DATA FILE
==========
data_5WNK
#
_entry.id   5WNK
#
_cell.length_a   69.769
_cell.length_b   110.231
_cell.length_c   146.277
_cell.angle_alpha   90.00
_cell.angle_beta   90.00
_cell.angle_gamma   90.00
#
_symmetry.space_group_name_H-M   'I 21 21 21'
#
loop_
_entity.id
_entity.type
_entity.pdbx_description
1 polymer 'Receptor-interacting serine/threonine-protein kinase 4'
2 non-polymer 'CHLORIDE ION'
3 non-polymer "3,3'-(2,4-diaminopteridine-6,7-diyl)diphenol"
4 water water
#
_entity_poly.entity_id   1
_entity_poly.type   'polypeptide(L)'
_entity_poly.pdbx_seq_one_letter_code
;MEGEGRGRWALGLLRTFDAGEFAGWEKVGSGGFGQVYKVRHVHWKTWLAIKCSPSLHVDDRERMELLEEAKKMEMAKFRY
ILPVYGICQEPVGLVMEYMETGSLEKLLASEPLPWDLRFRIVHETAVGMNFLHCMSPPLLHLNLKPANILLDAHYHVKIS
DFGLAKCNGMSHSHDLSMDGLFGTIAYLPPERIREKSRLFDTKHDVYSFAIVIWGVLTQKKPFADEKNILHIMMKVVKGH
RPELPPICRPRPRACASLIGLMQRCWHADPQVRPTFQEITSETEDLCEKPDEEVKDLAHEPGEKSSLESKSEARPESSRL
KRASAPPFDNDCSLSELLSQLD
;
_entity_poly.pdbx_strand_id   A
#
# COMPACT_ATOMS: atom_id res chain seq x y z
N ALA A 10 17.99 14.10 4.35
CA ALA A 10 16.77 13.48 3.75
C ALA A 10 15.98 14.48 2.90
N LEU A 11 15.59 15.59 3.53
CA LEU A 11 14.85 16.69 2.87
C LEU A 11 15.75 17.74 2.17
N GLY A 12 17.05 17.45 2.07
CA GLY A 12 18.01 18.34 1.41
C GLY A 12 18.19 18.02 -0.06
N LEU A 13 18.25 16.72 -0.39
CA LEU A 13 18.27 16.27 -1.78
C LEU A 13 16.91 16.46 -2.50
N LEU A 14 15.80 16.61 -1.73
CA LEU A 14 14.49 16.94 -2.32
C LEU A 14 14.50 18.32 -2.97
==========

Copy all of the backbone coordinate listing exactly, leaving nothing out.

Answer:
data_5WNK
#
_entry.id   5WNK
#
_cell.length_a   69.769
_cell.length_b   110.231
_cell.length_c   146.277
_cell.angle_alpha   90.00
_cell.angle_beta   90.00
_cell.angle_gamma   90.00
#
_symmetry.space_group_name_H-M   'I 21 21 21'
#
loop_
_entity.id
_entity.type
_entity.pdbx_description
1 polymer 'Receptor-interacting serine/threonine-protein kinase 4'
2 non-polymer 'CHLORIDE ION'
3 non-polymer "3,3'-(2,4-diaminopteridine-6,7-diyl)diphenol"
4 water water
#
_entity_poly.entity_id   1
_entity_poly.type   'polypeptide(L)'
_entity_poly.pdbx_seq_one_letter_code
;MEGEGRGRWALGLLRTFDAGEFAGWEKVGSGGFGQVYKVRHVHWKTWLAIKCSPSLHVDDRERMELLEEAKKMEMAKFRY
ILPVYGICQEPVGLVMEYMETGSLEKLLASEPLPWDLRFRIVHETAVGMNFLHCMSPPLLHLNLKPANILLDAHYHVKIS
DFGLAKCNGMSHSHDLSMDGLFGTIAYLPPERIREKSRLFDTKHDVYSFAIVIWGVLTQKKPFADEKNILHIMMKVVKGH
RPELPPICRPRPRACASLIGLMQRCWHADPQVRPTFQEITSETEDLCEKPDEEVKDLAHEPGEKSSLESKSEARPESSRL
KRASAPPFDNDCSLSELLSQLD
;
_entity_poly.pdbx_strand_id   A
#
# COMPACT_ATOMS: atom_id res chain seq x y z
N ALA A 10 17.99 14.10 4.35
CA ALA A 10 16.77 13.48 3.75
C ALA A 10 15.98 14.48 2.90
N LEU A 11 15.59 15.59 3.53
CA LEU A 11 14.85 16.69 2.87
C LEU A 11 15.75 17.74 2.17
N GLY A 12 17.05 17.45 2.07
CA GLY A 12 18.01 18.34 1.41
C GLY A 12 18.19 18.02 -0.06
N LEU A 13 18.25 16.72 -0.39
CA LEU A 13 18.27 16.27 -1.78
C LEU A 13 16.91 16.46 -2.50
N LEU A 14 15.80 16.61 -1.73
CA LEU A 14 14.49 16.94 -2.32
C LEU A 14 14.50 18.32 -2.97